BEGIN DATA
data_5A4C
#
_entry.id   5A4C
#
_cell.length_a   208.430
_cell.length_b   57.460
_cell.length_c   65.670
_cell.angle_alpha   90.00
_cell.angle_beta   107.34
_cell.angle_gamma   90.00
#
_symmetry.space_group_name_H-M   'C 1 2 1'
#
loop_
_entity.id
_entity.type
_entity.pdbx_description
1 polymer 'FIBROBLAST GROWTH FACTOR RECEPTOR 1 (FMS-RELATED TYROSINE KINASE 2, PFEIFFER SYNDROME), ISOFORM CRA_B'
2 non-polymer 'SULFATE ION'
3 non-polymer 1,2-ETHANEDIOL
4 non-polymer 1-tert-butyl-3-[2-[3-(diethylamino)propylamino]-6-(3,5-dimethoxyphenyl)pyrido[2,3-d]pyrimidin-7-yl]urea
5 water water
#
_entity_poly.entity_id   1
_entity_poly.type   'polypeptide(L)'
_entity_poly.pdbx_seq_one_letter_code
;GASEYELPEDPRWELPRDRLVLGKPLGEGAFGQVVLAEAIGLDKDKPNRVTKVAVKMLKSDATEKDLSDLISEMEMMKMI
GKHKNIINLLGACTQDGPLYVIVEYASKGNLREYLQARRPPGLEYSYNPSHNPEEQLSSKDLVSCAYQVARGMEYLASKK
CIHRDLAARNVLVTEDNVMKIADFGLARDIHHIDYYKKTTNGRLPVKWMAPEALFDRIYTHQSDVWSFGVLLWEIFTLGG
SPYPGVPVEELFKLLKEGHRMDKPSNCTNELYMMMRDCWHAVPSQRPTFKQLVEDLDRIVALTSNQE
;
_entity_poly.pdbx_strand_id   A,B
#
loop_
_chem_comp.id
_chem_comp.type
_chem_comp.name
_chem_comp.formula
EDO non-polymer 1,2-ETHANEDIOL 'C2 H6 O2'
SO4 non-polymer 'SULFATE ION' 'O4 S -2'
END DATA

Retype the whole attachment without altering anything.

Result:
data_5A4C
#
_entry.id   5A4C
#
_cell.length_a   208.430
_cell.length_b   57.460
_cell.length_c   65.670
_cell.angle_alpha   90.00
_cell.angle_beta   107.34
_cell.angle_gamma   90.00
#
_symmetry.space_group_name_H-M   'C 1 2 1'
#
loop_
_entity.id
_entity.type
_entity.pdbx_description
1 polymer 'FIBROBLAST GROWTH FACTOR RECEPTOR 1 (FMS-RELATED TYROSINE KINASE 2, PFEIFFER SYNDROME), ISOFORM CRA_B'
2 non-polymer 'SULFATE ION'
3 non-polymer 1,2-ETHANEDIOL
4 non-polymer 1-tert-butyl-3-[2-[3-(diethylamino)propylamino]-6-(3,5-dimethoxyphenyl)pyrido[2,3-d]pyrimidin-7-yl]urea
5 water water
#
_entity_poly.entity_id   1
_entity_poly.type   'polypeptide(L)'
_entity_poly.pdbx_seq_one_letter_code
;GASEYELPEDPRWELPRDRLVLGKPLGEGAFGQVVLAEAIGLDKDKPNRVTKVAVKMLKSDATEKDLSDLISEMEMMKMI
GKHKNIINLLGACTQDGPLYVIVEYASKGNLREYLQARRPPGLEYSYNPSHNPEEQLSSKDLVSCAYQVARGMEYLASKK
CIHRDLAARNVLVTEDNVMKIADFGLARDIHHIDYYKKTTNGRLPVKWMAPEALFDRIYTHQSDVWSFGVLLWEIFTLGG
SPYPGVPVEELFKLLKEGHRMDKPSNCTNELYMMMRDCWHAVPSQRPTFKQLVEDLDRIVALTSNQE
;
_entity_poly.pdbx_strand_id   A,B
#
loop_
_chem_comp.id
_chem_comp.type
_chem_comp.name
_chem_comp.formula
EDO non-polymer 1,2-ETHANEDIOL 'C2 H6 O2'
SO4 non-polymer 'SULFATE ION' 'O4 S -2'